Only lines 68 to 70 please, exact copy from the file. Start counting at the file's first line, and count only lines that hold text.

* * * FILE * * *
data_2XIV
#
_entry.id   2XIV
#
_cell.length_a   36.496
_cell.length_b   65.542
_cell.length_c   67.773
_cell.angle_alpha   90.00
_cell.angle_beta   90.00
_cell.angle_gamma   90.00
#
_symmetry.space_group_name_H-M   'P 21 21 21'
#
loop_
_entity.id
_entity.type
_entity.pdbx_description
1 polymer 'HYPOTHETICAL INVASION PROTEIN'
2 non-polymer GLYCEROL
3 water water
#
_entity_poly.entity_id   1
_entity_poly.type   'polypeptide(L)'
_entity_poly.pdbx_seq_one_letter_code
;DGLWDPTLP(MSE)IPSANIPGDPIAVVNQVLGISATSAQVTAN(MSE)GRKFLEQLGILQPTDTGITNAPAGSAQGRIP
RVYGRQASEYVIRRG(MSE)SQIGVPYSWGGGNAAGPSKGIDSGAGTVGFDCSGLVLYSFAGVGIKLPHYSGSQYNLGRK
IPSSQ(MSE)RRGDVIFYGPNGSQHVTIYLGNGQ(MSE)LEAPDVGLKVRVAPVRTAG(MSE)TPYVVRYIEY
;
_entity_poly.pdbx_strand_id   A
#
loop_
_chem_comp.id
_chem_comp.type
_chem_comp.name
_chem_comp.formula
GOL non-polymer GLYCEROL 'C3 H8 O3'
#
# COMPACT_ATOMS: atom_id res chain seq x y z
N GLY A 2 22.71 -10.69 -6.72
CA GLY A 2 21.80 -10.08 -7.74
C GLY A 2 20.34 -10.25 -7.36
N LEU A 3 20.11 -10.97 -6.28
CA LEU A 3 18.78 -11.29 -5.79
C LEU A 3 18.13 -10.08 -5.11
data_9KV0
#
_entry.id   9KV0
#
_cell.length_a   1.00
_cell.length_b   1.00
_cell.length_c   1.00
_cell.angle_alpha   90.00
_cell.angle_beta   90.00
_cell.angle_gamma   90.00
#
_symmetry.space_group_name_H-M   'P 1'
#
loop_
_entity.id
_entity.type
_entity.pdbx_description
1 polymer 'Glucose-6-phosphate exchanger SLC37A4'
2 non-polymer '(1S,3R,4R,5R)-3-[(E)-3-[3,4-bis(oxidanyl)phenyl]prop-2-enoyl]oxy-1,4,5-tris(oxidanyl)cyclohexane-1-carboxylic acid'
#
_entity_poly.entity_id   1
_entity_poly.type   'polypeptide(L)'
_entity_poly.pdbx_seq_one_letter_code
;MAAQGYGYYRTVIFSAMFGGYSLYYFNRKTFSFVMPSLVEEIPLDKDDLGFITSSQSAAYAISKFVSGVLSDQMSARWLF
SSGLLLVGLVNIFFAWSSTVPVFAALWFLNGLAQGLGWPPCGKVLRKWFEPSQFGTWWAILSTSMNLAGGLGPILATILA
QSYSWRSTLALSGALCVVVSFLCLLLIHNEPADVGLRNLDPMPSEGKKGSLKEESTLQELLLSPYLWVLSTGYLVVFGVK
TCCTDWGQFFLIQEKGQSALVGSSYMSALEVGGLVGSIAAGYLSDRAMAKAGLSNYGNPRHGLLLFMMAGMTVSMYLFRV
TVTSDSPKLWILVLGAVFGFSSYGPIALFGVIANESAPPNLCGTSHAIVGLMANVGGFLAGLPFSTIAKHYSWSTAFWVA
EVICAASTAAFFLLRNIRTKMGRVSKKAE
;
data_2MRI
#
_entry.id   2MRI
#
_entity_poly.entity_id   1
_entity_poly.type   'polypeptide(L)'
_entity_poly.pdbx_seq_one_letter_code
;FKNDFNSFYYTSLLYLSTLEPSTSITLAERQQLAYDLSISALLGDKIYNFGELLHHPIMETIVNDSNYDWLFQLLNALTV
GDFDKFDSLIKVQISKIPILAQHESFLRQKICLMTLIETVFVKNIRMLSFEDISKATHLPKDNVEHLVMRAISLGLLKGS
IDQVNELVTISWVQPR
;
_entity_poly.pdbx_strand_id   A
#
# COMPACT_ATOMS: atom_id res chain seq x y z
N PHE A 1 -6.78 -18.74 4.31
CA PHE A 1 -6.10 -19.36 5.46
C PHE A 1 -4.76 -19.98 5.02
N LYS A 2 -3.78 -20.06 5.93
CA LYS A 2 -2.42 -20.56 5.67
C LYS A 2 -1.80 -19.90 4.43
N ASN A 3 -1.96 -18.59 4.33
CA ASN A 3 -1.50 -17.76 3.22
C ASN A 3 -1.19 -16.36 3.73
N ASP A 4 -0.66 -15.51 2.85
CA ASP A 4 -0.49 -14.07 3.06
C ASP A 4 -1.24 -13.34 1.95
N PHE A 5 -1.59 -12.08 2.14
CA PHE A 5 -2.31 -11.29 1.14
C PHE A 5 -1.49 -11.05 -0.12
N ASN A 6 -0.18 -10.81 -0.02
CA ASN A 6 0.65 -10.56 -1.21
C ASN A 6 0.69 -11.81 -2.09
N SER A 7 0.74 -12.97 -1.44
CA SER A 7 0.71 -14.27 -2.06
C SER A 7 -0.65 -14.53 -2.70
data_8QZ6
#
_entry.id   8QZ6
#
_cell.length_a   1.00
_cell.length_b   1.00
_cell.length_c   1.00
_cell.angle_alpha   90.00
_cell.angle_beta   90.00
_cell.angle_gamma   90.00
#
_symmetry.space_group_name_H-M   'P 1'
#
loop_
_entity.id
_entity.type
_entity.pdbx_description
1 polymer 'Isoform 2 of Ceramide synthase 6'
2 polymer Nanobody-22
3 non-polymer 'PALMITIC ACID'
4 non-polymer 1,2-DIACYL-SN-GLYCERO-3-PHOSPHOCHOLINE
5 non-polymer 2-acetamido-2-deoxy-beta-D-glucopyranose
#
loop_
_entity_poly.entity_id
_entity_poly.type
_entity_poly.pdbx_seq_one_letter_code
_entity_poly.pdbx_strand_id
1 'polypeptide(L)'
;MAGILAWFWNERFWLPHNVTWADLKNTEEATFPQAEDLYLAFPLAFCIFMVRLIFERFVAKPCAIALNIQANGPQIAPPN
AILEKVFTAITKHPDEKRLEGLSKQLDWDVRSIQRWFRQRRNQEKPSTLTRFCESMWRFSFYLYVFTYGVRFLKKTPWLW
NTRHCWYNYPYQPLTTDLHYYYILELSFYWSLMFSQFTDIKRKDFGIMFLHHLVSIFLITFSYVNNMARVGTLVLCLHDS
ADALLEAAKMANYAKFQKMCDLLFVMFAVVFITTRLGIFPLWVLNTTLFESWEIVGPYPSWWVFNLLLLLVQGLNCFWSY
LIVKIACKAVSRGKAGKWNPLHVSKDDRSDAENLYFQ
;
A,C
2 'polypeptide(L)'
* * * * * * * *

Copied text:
;MAAQGYGYYRTVIFSAMFGGYSLYYFNRKTFSFVMPSLVEEIPLDKDDLGFITSSQSAAYAISKFVSGVLSDQMSARWLF
SSGLLLVGLVNIFFAWSSTVPVFAALWFLNGLAQGLGWPPCGKVLRKWFEPSQFGTWWAILSTSMNLAGGLGPILATILA
QSYSWRSTLALSGALCVVVSFLCLLLIHNEPADVGLRNLDPMPSEGKKGSLKEESTLQELLLSPYLWVLSTGYLVVFGVK